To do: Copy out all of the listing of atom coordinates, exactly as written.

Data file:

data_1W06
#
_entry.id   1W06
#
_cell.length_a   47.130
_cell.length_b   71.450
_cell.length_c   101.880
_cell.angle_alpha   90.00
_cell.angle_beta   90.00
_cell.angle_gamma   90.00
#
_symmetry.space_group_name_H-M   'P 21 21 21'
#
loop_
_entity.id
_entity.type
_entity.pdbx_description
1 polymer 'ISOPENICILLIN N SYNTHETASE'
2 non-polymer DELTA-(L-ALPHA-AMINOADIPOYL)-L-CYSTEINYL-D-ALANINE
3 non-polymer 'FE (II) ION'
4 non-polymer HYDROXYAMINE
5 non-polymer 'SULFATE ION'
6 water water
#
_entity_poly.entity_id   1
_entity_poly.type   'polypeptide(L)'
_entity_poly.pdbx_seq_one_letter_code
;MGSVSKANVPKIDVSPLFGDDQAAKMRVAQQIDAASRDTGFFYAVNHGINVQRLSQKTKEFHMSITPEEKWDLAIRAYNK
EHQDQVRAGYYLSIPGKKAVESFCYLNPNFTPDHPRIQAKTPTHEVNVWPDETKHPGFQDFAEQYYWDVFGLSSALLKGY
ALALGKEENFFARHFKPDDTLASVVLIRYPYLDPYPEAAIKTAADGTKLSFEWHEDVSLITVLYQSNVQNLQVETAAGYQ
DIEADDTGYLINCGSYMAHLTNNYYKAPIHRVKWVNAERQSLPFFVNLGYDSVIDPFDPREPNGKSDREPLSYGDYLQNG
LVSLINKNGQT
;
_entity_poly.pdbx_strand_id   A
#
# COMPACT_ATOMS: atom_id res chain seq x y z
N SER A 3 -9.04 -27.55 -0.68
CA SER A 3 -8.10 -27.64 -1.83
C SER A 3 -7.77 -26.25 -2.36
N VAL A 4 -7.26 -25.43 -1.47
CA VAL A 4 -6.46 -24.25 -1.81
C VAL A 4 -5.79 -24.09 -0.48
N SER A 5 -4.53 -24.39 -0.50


data_1W06
#
_entry.id   1W06
#
_cell.length_a   47.130
_cell.length_b   71.450
_cell.length_c   101.880
_cell.angle_alpha   90.00
_cell.angle_beta   90.00
_cell.angle_gamma   90.00
#
_symmetry.space_group_name_H-M   'P 21 21 21'
#
loop_
_entity.id
_entity.type
_entity.pdbx_description
1 polymer 'ISOPENICILLIN N SYNTHETASE'
2 non-polymer DELTA-(L-ALPHA-AMINOADIPOYL)-L-CYSTEINYL-D-ALANINE
3 non-polymer 'FE (II) ION'
4 non-polymer HYDROXYAMINE
5 non-polymer 'SULFATE ION'
6 water water
#
_entity_poly.entity_id   1
_entity_poly.type   'polypeptide(L)'
_entity_poly.pdbx_seq_one_letter_code
;MGSVSKANVPKIDVSPLFGDDQAAKMRVAQQIDAASRDTGFFYAVNHGINVQRLSQKTKEFHMSITPEEKWDLAIRAYNK
EHQDQVRAGYYLSIPGKKAVESFCYLNPNFTPDHPRIQAKTPTHEVNVWPDETKHPGFQDFAEQYYWDVFGLSSALLKGY
ALALGKEENFFARHFKPDDTLASVVLIRYPYLDPYPEAAIKTAADGTKLSFEWHEDVSLITVLYQSNVQNLQVETAAGYQ
DIEADDTGYLINCGSYMAHLTNNYYKAPIHRVKWVNAERQSLPFFVNLGYDSVIDPFDPREPNGKSDREPLSYGDYLQNG
LVSLINKNGQT
;
_entity_poly.pdbx_strand_id   A
#
# COMPACT_ATOMS: atom_id res chain seq x y z
N SER A 3 -9.04 -27.55 -0.68
CA SER A 3 -8.10 -27.64 -1.83
C SER A 3 -7.77 -26.25 -2.36
N VAL A 4 -7.26 -25.43 -1.47
CA VAL A 4 -6.46 -24.25 -1.81
C VAL A 4 -5.79 -24.09 -0.48
N SER A 5 -4.53 -24.39 -0.50